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Old 09-05-2006, 14:17   #1
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State registration and foreign travel

Has anyone on the list traveled as a US resident (but not a US citizen) to carribean countries or bahamas or mexico with his/her boat that is state registered? What kinds of problems are encountered when you present state registration as opposed federal level US documentation? My boat title also only states "State of Rhode Island and Providence Plantations". There's no place that says United States or anything simmilar.
Am I still allowed or supposed to fly US flag off the stern? My point is that there is no paperwork that says this a us boat? Title, registration and decal do not mention United States.
Petar
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Old 09-05-2006, 14:53   #2
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The issue you face is proof of ownership and proof of citizenship not that you are a citizen where the boat is from (as you are not). If it is state registered vessle then that is what it is and the papers you should have aboard at all times - up to date too. US Documentation is better only becuase it is easier to recognize the papers. It's less confusing to some officals.

Actually most immigration / cutoms people will have heard of Rhode Island. It's not that odd even if the people can be .

The flag you fly is based on vessle registration not where you come from. If you chartered a boat in France you would fly a French flag but you better have the proper passport for yourself. You should fly a US flag becuase that is the proper one to fly. You are not actually required under law to fly any flag from the stern but it is customary. Flying the incorrect flag would confuse officials you might encounter and they amy not be too sure about you.

So, US flag on stern, host country flag after you clear immigration and customs then your citizenship passport of where you are a citizen is what you need and actually is all you really have.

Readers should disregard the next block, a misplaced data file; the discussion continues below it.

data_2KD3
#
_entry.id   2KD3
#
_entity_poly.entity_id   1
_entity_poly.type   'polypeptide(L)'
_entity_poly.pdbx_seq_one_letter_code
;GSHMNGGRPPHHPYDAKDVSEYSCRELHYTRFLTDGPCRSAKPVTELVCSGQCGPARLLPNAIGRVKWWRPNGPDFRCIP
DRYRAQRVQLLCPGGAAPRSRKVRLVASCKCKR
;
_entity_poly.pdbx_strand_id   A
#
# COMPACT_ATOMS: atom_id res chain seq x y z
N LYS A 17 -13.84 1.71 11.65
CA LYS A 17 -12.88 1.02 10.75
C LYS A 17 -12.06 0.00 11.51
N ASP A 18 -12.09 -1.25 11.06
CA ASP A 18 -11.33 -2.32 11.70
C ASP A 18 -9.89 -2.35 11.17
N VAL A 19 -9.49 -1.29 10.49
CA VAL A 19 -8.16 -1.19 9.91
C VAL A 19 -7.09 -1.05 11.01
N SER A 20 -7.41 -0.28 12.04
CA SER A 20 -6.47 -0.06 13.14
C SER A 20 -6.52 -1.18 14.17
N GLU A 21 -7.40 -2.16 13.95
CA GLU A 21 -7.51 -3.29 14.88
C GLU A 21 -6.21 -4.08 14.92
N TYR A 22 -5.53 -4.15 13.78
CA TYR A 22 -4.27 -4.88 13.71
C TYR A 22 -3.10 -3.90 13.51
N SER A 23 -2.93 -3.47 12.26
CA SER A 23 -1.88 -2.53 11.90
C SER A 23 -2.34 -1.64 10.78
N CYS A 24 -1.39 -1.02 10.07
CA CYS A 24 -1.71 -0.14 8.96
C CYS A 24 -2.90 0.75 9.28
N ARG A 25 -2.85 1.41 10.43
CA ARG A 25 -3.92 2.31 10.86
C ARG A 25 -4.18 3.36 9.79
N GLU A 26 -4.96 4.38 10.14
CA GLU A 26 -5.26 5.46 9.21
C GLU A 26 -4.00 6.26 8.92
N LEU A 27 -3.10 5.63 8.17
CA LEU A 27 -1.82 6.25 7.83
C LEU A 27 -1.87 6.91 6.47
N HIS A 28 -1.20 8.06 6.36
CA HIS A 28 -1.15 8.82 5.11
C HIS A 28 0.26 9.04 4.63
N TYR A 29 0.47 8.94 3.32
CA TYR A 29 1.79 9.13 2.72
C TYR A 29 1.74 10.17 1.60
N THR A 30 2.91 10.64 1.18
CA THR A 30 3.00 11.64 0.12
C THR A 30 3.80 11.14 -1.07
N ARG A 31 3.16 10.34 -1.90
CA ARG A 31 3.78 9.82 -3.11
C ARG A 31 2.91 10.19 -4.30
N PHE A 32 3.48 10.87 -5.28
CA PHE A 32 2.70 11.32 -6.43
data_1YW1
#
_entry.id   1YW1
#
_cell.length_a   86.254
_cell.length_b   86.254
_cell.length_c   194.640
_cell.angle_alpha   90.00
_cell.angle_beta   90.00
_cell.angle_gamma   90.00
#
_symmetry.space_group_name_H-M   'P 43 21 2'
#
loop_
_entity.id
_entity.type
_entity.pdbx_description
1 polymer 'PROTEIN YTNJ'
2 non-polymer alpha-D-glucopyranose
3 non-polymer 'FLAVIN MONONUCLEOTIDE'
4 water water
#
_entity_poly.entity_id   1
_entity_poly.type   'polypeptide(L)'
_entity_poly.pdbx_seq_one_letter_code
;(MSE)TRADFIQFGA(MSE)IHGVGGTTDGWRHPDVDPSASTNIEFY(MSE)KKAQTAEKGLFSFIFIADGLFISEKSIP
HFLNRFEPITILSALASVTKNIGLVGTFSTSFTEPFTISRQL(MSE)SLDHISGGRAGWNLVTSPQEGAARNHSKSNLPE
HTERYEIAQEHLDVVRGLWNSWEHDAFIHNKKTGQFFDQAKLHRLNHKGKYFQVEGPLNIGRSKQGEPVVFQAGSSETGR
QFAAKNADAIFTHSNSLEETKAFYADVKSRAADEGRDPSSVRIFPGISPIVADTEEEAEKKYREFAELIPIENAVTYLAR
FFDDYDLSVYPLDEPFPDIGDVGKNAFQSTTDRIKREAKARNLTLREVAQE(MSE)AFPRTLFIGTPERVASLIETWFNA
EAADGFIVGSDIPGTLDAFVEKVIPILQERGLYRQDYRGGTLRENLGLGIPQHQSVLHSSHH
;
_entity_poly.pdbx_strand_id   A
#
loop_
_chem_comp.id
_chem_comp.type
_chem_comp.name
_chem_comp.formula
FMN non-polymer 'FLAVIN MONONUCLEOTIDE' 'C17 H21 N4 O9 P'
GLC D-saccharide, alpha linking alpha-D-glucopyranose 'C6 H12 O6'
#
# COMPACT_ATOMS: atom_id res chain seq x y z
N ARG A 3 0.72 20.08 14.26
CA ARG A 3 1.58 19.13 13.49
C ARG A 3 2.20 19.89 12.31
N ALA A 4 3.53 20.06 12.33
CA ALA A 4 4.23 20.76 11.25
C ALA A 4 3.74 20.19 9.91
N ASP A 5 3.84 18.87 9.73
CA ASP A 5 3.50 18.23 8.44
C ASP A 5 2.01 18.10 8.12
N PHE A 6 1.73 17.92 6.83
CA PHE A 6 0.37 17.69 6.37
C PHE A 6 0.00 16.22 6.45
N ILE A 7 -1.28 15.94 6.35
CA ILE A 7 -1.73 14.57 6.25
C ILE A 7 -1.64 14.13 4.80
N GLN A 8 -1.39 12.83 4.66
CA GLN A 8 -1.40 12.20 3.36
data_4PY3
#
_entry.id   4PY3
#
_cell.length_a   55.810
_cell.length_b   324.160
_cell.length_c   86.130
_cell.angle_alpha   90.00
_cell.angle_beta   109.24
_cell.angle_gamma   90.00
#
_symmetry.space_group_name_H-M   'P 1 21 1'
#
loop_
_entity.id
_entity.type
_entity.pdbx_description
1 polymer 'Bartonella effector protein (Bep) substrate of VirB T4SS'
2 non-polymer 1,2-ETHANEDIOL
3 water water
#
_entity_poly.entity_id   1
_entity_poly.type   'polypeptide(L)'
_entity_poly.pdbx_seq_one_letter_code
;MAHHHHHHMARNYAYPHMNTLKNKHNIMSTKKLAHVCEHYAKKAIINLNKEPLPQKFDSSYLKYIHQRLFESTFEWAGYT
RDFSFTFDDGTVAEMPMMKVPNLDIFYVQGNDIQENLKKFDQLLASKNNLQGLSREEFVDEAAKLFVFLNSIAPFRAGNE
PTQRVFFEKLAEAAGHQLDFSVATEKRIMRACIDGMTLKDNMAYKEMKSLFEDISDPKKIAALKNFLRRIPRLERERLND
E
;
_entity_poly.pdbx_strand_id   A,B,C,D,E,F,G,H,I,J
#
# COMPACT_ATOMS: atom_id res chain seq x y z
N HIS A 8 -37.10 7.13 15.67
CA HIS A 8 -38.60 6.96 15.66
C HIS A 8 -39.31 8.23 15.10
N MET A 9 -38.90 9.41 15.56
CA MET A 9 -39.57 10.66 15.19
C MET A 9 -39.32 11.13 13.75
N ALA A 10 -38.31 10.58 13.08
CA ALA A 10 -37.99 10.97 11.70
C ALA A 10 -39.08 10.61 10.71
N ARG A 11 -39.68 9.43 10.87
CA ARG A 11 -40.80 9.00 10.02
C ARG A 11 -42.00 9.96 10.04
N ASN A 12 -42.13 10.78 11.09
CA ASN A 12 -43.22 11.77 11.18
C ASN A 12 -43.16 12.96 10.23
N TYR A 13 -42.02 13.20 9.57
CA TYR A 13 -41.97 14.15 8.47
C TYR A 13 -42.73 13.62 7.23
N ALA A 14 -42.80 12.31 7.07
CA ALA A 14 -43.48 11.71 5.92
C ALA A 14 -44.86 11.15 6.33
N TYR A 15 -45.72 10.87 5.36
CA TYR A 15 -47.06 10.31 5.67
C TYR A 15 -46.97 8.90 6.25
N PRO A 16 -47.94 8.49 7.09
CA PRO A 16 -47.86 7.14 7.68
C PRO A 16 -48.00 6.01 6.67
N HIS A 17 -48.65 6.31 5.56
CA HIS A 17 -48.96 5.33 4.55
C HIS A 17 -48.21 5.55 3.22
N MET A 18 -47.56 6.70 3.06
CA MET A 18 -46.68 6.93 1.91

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Old 09-05-2006, 15:32   #3
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I read on one of the threads that french don't accept the state title and registration so would they return me or even worse would there be a chance that they or any other place would confiscate the boat?
On the other hand would a better solution be to sign the boat over to my wife who is a US citizen, then document the boat bofere we go this summer?
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Old 09-05-2006, 16:37   #4
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US Documentation is the best. It will be accepted worldwide. You'll need the proper credentials to get it and it can take maybe 2 months. So you'll need to get going NOW! The USCG web site has all the forms so you can do this yourself. They will want original build certificates and I'm not sure what else if you don't have that. I'm sure we can find someone on the forum that has done a documentation from scratch to give some more advice. You really want to hurry up and get it submitted. You could not leave if you started the process. if you dont see a reply post a new message or get in contact with the USCG documentation Center (in West Virginia no ocean there)

For me I just did a transfer as it was already documented so it was cheaper and easier (still took a long time).

If you could query each country ahead of time you could determine if they will accept a state registration. Though that would assume you know every country you will go to.
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Old 10-05-2006, 10:52   #5